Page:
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How to use "hold on" for plotmatrix?

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I am currently trying to run multiple simulations and superimpose all the plots of the sampled probability density functions from the simulation over one another on the same figure via "hold on." For the histogram function this seems to work if I am plotting one variable, but if I am plotting multiple variables to show the marginal and joint distributions I would want to use plotmatrix. However, it looks like plotmatrix and "hold on" are not exactly compatible and don't produce the same result as using "hold on" with histogram.
The format of my code for doing this looks roughly like this (simplified for generality):
n = 1;
while n <= 5
samples = my_function(parameters);
hold on
What I wanted to do was simply:
hold on
Instead of using histogram for when I want to plot more than one variable. But I tried using plotmatrix for just one variable thinking that it would do the same thing as histogram and it doesn't - the plots were not superimposed at all and instead replaced one another.
What would be the proper way to achieve what I want to do?
Carleen McKenna
Carleen McKenna on 20 Aug 2021
Sorry, I must not have been clear. I was trying to make the question more general. To be less general, I'm running a type of monte carlo sampling process, and I'm running it a few times in a row for the same variable. I don't want the marginal and joint distributions all on one plot. I want it so that it has the format of plot matrix, but all the runs are superimposed together, with the resulting joint and marginal distributions on their respective axes.
I gave histogram as an example of what I wanted because if I'm sampling only one variable, I run the sampling process five times, and use "hold on" so that each resulting distribution displays on the same axis. I want this, but in the form of plotmatrix, where each axis in plotmatrix has five different distributions plotted on it from five different runs.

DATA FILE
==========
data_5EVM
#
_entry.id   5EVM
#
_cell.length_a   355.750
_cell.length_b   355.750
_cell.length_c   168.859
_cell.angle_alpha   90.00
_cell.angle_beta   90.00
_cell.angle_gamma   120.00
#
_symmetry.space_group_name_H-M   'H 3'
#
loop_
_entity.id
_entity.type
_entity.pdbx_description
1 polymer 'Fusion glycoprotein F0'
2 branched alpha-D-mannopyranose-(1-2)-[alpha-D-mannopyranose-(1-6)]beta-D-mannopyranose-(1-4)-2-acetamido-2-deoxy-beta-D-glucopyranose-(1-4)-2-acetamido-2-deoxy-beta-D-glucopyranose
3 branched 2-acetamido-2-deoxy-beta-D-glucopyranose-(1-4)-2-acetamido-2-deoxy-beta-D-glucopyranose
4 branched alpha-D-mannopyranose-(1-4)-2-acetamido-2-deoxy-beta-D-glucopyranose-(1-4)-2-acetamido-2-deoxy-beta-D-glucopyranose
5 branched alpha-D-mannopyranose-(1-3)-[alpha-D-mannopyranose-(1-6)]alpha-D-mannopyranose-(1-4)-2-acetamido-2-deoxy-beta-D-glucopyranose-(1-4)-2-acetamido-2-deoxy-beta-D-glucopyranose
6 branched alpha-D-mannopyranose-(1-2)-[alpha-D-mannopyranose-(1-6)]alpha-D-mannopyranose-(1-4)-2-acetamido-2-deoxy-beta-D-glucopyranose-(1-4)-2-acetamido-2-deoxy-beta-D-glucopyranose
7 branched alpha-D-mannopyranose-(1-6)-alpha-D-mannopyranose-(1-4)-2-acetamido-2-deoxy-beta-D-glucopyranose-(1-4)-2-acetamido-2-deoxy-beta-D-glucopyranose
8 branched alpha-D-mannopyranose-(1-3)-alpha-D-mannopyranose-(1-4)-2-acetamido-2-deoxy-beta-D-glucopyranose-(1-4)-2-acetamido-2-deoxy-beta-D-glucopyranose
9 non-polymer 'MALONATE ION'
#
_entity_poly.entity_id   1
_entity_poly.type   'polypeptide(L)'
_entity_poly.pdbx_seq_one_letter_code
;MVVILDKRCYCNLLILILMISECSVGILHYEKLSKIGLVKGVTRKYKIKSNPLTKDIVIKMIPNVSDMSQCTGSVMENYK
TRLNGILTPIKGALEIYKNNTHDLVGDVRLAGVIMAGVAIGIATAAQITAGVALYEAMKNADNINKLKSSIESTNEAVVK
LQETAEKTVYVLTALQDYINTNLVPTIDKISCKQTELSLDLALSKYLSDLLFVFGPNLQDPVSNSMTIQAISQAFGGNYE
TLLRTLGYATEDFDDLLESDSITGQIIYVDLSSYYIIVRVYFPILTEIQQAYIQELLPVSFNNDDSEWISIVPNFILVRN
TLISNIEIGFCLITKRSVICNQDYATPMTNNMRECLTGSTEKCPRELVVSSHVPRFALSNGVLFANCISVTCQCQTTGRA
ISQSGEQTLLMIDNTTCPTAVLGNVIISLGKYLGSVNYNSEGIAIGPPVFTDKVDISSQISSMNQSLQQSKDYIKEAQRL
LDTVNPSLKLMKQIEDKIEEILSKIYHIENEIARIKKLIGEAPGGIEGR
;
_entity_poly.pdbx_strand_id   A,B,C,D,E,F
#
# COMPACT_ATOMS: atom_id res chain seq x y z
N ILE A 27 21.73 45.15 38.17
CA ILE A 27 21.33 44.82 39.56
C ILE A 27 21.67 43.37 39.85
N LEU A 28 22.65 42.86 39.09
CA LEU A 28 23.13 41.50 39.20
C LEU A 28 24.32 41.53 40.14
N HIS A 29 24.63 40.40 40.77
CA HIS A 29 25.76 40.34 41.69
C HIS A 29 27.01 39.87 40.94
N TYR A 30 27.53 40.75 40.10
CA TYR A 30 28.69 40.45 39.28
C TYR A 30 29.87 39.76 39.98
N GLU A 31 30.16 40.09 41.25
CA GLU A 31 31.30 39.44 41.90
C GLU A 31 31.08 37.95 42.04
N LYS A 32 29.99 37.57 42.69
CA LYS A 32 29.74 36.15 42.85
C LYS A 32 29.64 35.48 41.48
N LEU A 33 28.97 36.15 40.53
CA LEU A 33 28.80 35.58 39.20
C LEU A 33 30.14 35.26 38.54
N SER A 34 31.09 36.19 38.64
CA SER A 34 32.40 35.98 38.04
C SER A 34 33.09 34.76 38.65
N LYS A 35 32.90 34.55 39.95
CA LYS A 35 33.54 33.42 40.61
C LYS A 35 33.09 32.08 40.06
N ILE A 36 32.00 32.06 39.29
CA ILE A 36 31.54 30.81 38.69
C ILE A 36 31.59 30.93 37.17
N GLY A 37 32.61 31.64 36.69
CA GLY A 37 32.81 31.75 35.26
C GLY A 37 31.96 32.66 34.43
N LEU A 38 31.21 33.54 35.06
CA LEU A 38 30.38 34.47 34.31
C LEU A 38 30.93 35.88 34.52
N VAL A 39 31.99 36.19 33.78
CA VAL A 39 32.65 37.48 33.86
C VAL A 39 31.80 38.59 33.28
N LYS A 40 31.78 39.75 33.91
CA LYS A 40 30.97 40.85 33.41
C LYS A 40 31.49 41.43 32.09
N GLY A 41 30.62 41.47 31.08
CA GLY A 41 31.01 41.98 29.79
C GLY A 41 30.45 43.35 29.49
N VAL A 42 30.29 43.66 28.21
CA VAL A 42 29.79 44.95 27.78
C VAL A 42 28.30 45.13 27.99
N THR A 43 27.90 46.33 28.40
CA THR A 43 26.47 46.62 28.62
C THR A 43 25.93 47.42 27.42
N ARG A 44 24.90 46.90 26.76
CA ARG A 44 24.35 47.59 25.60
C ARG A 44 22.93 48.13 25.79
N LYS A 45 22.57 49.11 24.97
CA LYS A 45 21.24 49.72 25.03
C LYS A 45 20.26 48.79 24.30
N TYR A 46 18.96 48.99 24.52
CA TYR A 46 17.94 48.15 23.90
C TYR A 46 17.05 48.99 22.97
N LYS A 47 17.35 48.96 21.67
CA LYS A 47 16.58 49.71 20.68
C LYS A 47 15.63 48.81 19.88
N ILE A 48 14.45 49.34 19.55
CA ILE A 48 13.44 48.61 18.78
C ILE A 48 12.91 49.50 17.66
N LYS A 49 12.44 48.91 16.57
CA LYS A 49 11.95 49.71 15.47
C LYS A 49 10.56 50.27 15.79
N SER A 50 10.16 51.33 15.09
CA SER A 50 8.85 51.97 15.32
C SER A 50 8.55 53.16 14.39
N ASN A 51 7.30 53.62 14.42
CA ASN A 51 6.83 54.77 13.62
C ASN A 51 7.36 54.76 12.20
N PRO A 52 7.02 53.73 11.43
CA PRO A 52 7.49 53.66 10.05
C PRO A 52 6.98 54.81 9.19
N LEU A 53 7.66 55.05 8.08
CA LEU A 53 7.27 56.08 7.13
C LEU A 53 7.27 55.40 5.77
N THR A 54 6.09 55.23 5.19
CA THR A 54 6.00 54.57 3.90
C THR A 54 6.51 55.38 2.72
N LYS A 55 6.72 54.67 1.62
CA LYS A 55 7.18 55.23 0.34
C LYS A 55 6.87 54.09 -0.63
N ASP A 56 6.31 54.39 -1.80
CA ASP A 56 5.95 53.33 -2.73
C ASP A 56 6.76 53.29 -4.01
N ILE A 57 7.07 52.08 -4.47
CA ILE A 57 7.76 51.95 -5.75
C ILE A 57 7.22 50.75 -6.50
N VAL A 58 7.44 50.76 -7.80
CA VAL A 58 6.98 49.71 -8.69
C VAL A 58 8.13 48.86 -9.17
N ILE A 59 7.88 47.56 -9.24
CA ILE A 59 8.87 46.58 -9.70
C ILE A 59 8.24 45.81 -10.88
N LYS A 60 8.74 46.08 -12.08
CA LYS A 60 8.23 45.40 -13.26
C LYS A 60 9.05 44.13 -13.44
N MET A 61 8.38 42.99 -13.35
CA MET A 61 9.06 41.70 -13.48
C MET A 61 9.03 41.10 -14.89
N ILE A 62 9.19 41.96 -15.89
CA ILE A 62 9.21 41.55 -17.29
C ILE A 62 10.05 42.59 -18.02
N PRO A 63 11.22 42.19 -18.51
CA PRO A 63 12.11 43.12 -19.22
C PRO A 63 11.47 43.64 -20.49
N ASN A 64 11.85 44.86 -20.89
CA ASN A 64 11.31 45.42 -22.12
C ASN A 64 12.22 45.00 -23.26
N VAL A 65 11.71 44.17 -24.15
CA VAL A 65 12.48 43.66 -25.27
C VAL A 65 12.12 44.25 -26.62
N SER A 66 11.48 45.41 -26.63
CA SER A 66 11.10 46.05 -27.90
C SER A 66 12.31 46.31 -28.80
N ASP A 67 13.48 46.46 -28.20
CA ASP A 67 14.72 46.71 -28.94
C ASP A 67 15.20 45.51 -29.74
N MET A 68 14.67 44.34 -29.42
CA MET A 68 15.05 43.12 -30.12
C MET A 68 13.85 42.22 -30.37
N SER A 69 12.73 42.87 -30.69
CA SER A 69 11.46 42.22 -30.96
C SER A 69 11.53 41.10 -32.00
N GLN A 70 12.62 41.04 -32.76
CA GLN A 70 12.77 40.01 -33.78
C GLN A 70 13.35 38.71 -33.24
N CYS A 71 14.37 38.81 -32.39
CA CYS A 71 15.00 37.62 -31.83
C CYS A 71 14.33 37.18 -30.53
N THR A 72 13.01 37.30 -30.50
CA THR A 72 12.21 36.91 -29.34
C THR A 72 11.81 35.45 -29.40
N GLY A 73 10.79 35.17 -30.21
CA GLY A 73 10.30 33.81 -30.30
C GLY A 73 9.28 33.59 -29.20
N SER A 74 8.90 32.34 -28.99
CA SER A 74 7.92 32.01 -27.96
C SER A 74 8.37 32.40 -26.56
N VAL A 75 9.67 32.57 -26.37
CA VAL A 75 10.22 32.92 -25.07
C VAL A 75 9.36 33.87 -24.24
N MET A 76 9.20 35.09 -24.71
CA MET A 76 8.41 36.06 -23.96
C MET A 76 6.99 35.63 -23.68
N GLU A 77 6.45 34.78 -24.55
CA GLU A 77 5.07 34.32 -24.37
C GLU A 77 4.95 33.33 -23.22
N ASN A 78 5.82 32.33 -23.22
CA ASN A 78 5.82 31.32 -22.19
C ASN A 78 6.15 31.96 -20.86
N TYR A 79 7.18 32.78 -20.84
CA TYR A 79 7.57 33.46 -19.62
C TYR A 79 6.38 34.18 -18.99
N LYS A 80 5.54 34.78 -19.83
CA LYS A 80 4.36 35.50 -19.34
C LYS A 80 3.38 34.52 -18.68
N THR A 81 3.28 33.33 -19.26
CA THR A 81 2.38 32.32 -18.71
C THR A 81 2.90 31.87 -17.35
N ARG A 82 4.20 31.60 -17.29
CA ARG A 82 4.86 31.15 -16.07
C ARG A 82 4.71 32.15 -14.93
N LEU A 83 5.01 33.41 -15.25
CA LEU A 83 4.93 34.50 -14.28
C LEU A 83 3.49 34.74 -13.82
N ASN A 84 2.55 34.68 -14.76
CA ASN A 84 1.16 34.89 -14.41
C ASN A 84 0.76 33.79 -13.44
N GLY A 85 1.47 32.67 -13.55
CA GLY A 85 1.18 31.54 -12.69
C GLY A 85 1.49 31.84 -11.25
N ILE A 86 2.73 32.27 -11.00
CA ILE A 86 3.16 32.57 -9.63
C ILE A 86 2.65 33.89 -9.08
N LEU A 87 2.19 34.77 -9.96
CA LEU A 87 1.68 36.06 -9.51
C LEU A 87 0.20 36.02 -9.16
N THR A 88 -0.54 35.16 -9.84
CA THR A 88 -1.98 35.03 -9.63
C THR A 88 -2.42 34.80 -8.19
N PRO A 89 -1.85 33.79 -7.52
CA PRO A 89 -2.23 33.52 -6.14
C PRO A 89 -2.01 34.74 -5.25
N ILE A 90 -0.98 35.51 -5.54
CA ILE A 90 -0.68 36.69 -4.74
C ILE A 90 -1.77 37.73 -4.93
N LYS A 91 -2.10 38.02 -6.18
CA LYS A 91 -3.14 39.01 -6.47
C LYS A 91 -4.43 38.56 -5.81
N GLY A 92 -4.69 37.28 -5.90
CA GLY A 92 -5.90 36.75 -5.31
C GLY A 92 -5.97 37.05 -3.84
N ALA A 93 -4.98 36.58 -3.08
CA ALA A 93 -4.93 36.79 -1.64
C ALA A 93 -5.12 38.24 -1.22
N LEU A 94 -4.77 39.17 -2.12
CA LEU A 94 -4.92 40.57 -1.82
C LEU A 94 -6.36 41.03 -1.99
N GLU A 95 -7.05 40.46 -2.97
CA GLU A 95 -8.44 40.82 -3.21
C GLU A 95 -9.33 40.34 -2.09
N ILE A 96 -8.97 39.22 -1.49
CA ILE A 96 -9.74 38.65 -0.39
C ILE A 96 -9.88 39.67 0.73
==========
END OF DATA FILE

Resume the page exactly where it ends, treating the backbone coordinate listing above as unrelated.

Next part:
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Accepted Answer

Dave B
Dave B on 20 Aug 2021
Edited: Dave B on 20 Aug 2021
plotmatrix, because it uses multiple axes, doesn't work well at all with hold you discovered.
I can think of three solutions:
  1. The gplotmatrix function in the Statistics and Machine Learning Toolbox is geared towards a plotmatrix with multiple groups. It would require a bit of reorganizing your data (i.e. put all of the sets into one matrix, and label which one is which with a grouping variable). This is probably the easiest approach (if you have the toolbox)
  2. A way to hack around this, which IMO is a little on the ugly side, is to make a second plotmatrix in a new figure and then move the elements to the old figure. A few extra steps here for aligning the limits and getting separate colors. (example with two datasets below)
  3. I think if it were me, I'd be tempted to write my own mini-plotmatrix code that was equipped to handle these data...but that's a bit more involved. Really plotmatrix is just a bunch of scatters and histograms, and it was written long before tiledlayout and nexttile were introduced which makes doing the layout work significantly easier. But writing even a simple chart is an undertaking!
for i = 1:numel(a2)
% Take union of limits:
xlim(b(i),[min([b(i).XLim(1) b2(i).XLim(1)]) max([b(i).XLim(2) b2(i).XLim(2)])])
ylim(b(i),[min([b(i).YLim(1) b2(i).YLim(1)]) max([b(i).YLim(2) b2(i).YLim(2)])])
for i = 1:numel(d2)
xlim(e(i),[min([e(i).XLim(1) e2(i).XLim(1)]) max([e(i).XLim(2) e2(i).XLim(2)])])
ylim(e(i),[min([e(i).YLim(1) e2(i).YLim(1)]) max([e(i).YLim(2) e2(i).YLim(2)])])

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